“Moving to Another Track”

So, let’s say that for whatever reason you decide you want out, or, as the song says, you have a compelling need to “take yourself back to square one”.  How do you deal with these challenges?  Here are some ideas:

  1. Focus on contract employment.  Employers who hire contract employees invariably need people to start right away.  A workplace crisis or unforeseen event such as an unexpected medical emergency, a maternity leave or a sudden increase in business may compel employers to overlook a decision to resign from a previous employer.  Securing a contract position also puts distance between you and your unhappy workplace experience.
  2. Get your leaving story down pat, and make sure it is credible.  Rehearse possible questions or scenarios you may encounter during telephone or face-to-face interviews.  Make sure your story is believable, and refrain from criticizing your former supervisor.
  3. Network like crazy.  Reconnect with everyone in your network because in times of crisis they are your best source of leads and information.
  4. Make sure you have a support group.  If you resign from a position you will undoubtedly encounter periods of remorse or regret.  You need a strong support group to sustain you during this period of crisis.

A Personal Reflection

Earlier in my career I worked for an individual who was, to put it charitably, seriously mentally unstable.  Despite hiring me for reasons of which I was never certain she took an instant dislike to me early on. Nothing I ever did was right or good enough.  I used to go into the office early, sit at my desk, and listen to her as she walked down the hall.  The clicking of her heels on the highly polished floor held a clue as to the kind of mood she was in and the day I was about to experience.  Usually, it varied between overtly hostile to mildly condescending.

Over the course of my fifteen months employment I endured a torrent of yelling, screaming, insults, epithets and random acts of hostility.    Everyone in the company was afraid of her, but no one would ever confront, challenge or question her.  Her word was gospel, and she ruled with an iron fist.  One day, things came to a head, and after reflecting on events I did the unthinkable and resigned.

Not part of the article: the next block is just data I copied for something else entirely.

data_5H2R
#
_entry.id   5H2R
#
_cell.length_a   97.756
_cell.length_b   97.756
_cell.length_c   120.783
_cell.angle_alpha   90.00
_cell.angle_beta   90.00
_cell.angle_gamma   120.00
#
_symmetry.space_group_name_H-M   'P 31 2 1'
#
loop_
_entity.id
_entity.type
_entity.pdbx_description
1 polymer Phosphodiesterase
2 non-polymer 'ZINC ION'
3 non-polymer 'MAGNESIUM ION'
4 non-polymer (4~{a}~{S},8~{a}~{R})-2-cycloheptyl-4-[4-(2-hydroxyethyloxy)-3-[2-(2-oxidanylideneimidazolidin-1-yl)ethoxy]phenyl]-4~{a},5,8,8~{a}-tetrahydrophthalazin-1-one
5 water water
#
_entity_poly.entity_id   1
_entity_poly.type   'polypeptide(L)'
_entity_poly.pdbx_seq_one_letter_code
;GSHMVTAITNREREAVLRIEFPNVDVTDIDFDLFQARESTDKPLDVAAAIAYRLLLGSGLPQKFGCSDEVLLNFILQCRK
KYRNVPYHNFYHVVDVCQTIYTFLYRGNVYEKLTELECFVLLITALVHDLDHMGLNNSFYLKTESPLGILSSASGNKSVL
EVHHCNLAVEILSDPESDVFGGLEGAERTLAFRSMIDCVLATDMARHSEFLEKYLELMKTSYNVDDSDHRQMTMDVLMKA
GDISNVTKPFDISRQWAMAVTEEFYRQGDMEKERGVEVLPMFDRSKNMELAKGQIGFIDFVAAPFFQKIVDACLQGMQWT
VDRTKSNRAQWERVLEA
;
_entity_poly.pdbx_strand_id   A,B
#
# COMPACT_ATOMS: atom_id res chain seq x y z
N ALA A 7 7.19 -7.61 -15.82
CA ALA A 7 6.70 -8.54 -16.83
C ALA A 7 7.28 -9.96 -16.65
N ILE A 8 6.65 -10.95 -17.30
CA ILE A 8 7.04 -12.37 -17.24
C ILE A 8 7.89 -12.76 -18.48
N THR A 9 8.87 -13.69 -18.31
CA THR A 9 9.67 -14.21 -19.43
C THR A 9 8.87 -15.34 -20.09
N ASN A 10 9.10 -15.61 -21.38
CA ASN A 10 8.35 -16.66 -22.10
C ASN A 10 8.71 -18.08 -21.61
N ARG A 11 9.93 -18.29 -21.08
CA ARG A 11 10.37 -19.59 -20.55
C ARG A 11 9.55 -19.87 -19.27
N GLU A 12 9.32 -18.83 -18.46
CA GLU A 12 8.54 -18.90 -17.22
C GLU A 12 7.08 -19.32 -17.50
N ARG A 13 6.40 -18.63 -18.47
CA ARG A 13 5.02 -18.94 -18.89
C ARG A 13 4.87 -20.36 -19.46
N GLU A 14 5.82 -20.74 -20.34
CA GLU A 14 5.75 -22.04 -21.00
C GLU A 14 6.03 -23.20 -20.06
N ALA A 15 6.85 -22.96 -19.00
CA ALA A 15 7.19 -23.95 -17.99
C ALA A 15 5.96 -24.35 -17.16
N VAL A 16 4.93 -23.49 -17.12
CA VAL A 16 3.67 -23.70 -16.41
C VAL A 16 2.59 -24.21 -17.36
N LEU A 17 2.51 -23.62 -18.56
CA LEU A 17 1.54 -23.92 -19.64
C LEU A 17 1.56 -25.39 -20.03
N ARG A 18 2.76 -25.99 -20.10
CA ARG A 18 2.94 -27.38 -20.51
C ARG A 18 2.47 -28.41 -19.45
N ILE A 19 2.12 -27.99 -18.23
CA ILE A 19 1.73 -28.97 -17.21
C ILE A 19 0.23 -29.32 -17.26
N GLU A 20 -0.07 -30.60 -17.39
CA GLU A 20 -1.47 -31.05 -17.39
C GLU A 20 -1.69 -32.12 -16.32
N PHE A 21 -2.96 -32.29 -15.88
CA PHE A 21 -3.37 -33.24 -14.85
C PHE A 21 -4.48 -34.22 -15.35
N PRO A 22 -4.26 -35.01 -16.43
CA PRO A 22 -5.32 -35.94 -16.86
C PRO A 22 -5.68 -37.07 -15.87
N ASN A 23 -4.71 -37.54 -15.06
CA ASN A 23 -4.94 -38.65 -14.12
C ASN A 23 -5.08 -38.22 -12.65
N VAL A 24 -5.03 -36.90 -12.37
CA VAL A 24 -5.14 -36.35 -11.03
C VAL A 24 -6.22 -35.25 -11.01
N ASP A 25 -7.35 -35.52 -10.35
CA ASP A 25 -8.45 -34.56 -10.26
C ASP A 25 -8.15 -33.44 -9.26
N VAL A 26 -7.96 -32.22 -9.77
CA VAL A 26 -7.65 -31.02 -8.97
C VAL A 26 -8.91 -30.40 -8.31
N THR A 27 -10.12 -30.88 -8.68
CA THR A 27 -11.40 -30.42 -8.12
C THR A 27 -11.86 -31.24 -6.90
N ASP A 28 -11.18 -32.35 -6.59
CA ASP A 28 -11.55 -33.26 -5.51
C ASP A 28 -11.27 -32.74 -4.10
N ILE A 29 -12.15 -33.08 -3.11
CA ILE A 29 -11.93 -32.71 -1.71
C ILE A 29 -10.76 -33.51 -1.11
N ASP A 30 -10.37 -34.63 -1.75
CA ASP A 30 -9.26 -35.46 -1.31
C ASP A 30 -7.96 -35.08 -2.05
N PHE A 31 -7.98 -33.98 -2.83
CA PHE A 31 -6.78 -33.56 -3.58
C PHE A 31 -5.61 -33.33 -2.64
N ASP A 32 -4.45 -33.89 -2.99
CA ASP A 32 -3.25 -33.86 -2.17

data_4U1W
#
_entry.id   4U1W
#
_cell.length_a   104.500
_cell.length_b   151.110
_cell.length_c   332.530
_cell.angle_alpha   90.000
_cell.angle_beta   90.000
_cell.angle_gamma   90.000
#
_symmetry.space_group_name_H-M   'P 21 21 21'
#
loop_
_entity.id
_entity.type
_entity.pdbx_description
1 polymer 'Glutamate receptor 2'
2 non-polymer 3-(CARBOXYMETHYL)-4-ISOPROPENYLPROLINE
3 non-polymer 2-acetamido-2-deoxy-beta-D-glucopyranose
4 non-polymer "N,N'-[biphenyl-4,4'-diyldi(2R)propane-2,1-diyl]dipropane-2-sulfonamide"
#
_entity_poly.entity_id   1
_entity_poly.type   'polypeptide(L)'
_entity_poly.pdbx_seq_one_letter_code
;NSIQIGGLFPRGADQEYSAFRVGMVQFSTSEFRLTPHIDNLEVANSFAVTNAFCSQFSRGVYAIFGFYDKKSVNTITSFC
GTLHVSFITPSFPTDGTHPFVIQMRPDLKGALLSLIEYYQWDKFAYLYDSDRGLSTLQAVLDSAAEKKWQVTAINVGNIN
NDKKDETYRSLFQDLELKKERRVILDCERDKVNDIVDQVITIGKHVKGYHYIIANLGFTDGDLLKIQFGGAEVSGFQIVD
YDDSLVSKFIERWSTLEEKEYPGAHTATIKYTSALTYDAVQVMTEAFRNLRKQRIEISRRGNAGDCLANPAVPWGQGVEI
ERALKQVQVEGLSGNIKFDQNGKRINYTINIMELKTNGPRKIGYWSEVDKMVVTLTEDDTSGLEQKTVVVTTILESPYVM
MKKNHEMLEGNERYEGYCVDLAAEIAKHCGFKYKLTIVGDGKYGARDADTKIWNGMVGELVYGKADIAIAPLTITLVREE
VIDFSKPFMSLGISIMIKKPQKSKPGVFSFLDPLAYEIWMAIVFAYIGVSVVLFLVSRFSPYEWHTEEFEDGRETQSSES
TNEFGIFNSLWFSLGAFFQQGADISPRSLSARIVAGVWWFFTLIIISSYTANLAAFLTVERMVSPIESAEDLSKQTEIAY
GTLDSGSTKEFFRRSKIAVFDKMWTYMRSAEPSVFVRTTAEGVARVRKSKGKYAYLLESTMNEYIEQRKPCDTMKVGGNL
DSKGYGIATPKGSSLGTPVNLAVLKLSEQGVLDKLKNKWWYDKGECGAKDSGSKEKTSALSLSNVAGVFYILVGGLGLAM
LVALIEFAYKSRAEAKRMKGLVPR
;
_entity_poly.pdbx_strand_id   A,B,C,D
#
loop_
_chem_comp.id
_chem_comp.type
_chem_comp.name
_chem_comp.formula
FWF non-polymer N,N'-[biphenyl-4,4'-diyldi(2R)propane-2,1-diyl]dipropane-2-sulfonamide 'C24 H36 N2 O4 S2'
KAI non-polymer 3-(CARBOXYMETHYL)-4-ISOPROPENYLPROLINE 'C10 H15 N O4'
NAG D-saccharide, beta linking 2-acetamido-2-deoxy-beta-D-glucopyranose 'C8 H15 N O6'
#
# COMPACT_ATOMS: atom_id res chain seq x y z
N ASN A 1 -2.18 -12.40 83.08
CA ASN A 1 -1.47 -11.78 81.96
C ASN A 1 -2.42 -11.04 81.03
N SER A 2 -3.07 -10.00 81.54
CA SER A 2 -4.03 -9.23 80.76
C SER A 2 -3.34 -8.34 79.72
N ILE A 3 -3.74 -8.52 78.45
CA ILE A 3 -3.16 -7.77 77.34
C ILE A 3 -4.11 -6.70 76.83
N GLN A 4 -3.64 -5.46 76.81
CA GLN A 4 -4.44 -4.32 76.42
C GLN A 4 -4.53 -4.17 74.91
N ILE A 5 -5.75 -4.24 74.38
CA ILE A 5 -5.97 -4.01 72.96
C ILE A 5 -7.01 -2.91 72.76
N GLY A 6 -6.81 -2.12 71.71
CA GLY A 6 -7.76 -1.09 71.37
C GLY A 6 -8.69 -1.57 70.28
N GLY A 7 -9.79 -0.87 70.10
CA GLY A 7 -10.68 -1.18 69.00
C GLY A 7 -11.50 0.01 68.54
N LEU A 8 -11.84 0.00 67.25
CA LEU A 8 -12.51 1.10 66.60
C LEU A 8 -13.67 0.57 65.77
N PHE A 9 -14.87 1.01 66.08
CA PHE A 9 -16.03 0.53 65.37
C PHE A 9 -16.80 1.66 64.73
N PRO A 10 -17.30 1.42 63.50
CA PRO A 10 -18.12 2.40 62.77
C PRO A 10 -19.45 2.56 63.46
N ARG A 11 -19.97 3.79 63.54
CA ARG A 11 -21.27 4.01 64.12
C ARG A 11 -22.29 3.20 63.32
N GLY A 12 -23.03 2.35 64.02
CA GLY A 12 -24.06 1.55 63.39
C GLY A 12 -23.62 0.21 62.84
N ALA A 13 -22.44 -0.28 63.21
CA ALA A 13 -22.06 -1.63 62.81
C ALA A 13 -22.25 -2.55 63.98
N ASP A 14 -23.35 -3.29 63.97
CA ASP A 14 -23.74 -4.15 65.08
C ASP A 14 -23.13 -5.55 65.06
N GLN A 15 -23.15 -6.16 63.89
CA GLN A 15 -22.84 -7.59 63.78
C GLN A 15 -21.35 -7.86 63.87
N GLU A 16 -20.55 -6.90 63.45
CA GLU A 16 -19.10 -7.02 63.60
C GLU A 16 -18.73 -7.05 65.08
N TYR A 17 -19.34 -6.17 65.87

Was it a smart thing to do?  At the time I wasn’t sure.  Part of my unemployment occurred over the Christmas holiday.  It was an extremely difficult and emotionally gut-wrenching period in my life.  It took me five months to secure another position, one which, ironically, turned out to be  the best job and the best supervisor I ever had.  During the time I was unemployed I was frequently asked to justify my decision. I could see the doubts and questions in interviewers’ faces as I struggled lamely to answer their probing questions.

However, here’s the key point.  Sometimes in life principles are hard things to defend.  Sometimes, when your health, your integrity and your very character are being challenged, denigrated or diminished, you need to take a stand.  I could have stayed on and waited to be terminated, but by leaving I sent a very loud and unequivocal message.  A year after I left my former boss was terminated by the company President.  Unlike me, she never worked again in a corporate environment.  Justice?  Perhaps.


Final Thoughts

The term, “back to square one” actually has its origins in a child’s board game called “Snakes and Ladders”. In the game a player landing on a spot with a penalty has their piece moved back to the start.  Over time, the phrase has come to mean that if someone has failed in what they were attempting they need to start over again.

While Ian Thomas’ song will always be a romantic ballad I like to think of it as a reminder that in people’s careers, as in their love life, things are not always a perfect upward trajectory.  From time to time life throws all of us curves, and our capacity to adjust, the flexibility we demonstrate, and the resiliency we deploy, are what allows us to eventually “move to another track”.